The Tax Cuts and Jobs Act (TCJA) reopens the discussion of whether a business should be conducted as a C corporation or pass-through entity (such as a partnership, S corporation, or sole proprietorship). This is primarily due to the new 21% corporate tax rate. (Under prior law, C corporations were subject to graduated tax rates, with a top rate of 35%.) Given this is substantially lower than the top individual tax rate of 37%, many business owners are considering switching to C corporation status.
In general, choosing the right business entity involves various factors, and there is no automatic right answer. Before converting a business to a C corporation, owners should consider the following:
The TCJA creates a new deduction for Qualified Business Income (QBI) from pass-through entities. The deduction can be up to 20% of QBI, but it’s only available for 2018–2025 unless Congress extends it. If business owners can benefit from meaningful QBI deductions, operating as a pass-through entity is probably the way to go.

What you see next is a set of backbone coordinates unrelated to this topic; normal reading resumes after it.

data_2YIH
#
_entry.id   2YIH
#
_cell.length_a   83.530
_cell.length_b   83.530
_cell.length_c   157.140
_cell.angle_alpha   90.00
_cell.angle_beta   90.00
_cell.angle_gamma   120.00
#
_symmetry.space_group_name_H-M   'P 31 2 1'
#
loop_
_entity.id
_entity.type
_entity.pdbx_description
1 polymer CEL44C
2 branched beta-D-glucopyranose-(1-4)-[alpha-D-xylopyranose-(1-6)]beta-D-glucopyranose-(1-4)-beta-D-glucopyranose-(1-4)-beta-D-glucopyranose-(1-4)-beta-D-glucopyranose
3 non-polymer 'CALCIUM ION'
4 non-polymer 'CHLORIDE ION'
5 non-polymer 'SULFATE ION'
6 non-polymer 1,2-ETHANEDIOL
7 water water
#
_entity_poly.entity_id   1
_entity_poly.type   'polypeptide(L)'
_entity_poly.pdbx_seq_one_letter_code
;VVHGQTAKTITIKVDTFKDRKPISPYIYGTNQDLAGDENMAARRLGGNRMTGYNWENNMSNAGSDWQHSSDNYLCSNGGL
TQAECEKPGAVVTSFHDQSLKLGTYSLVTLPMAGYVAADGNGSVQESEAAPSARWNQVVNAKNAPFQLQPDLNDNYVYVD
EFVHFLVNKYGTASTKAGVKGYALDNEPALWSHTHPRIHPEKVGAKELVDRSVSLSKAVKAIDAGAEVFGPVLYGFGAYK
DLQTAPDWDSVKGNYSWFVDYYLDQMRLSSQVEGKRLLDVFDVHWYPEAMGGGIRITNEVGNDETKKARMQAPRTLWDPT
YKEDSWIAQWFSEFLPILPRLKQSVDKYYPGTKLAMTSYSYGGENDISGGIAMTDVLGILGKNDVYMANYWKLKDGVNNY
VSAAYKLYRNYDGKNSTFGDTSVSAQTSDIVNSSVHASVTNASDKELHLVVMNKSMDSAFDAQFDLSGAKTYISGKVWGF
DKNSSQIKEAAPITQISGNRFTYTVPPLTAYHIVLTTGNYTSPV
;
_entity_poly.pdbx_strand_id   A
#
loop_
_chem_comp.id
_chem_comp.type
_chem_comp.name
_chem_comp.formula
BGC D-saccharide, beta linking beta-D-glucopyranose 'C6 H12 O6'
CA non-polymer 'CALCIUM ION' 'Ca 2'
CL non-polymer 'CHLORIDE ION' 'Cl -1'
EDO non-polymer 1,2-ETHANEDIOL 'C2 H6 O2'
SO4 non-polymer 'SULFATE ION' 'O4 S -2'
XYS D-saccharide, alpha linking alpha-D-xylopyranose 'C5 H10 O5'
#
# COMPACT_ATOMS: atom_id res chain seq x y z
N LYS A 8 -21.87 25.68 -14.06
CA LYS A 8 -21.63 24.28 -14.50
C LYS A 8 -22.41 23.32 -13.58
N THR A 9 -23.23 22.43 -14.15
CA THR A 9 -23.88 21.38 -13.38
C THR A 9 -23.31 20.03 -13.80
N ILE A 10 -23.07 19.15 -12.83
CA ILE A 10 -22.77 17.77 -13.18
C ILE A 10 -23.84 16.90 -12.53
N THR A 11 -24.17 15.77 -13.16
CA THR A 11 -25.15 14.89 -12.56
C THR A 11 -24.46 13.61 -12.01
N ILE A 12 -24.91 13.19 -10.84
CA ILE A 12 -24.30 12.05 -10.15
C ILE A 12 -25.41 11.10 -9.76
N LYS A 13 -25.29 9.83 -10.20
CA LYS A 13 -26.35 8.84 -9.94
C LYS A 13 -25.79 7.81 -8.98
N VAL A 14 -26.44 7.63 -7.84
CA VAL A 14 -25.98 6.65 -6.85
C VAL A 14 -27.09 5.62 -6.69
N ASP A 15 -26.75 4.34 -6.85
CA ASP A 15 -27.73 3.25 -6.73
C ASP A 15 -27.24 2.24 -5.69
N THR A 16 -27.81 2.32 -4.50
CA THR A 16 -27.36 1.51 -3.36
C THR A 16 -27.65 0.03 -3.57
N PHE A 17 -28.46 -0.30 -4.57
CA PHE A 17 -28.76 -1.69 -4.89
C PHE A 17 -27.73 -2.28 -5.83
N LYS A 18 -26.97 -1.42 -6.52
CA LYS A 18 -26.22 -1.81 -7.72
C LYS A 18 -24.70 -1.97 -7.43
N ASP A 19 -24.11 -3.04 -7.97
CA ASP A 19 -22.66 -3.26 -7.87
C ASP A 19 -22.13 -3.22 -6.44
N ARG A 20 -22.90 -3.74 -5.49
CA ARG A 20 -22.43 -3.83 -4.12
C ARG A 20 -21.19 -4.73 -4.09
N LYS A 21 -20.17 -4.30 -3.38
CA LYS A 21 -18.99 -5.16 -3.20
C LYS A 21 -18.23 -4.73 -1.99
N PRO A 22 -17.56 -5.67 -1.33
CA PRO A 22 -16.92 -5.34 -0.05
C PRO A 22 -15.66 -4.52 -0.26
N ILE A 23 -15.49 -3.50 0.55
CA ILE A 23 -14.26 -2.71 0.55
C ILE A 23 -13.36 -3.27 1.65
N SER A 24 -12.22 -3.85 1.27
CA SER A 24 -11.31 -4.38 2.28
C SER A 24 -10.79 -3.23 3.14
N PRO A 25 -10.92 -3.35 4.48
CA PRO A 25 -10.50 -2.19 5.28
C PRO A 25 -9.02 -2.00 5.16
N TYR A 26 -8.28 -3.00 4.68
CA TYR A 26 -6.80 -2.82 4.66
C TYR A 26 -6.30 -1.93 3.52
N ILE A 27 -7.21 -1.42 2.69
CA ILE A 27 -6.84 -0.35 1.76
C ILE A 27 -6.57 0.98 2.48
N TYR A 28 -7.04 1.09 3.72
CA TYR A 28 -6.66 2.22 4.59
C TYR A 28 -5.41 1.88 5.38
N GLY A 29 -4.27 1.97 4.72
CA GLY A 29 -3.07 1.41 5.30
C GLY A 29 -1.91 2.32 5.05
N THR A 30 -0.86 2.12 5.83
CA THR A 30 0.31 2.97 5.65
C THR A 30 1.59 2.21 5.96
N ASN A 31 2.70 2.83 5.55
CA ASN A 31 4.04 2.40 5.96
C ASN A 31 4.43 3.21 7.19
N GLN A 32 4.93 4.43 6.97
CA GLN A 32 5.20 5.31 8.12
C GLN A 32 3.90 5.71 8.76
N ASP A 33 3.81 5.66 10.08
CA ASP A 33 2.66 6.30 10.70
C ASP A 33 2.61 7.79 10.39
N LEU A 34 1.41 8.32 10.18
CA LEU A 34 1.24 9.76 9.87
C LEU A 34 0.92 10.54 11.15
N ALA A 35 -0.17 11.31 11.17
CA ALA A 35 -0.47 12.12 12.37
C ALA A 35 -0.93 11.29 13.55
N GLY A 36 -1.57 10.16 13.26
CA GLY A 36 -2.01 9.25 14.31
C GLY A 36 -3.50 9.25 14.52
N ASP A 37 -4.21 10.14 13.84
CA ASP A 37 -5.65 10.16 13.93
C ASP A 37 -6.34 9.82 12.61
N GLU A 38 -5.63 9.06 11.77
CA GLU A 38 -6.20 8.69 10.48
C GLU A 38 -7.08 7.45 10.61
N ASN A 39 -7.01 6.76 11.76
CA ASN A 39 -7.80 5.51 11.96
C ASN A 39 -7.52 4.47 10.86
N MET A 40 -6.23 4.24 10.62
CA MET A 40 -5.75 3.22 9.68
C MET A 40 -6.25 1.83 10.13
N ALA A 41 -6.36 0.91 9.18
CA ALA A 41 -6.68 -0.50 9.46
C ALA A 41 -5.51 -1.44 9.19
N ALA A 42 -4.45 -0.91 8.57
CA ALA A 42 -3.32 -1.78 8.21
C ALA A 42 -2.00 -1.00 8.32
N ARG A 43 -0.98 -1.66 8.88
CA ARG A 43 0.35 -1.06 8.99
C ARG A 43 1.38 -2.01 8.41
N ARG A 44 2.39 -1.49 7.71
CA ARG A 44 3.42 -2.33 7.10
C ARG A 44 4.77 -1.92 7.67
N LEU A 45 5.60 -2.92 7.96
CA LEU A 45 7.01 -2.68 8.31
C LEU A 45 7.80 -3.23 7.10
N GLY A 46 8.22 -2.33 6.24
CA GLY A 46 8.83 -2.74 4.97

C corporations are subject to double taxation, meaning that corporate income is taxed once at the entity level and again when it’s distributed to shareholders as dividends. Double taxation can be avoided if corporations retain all their profits to finance growth. However, they must watch out for the accumulated earnings tax (or personal holding company tax) if profits accumulate beyond the reasonable needs of the business.
It’s important to consider the tax consequences of a potential exit strategy. Generally, it’s risky to hold significant assets that are likely to appreciate (such as real estate and certain intangibles) in a C corporation. If the assets are eventually sold for substantial gains, it may be impossible to get the profits out of the corporation without double taxation.
Other new factors to consider are reduced tax rates on individuals for 2018–2025 and super-generous first-year depreciation allowances.
Other things being equal, C corporations are now more attractive thanks to the 21% rate, but pass-through entities will still be preferred in some cases. We would need to analyze your particular circumstances to determine if a C corporation is right for you.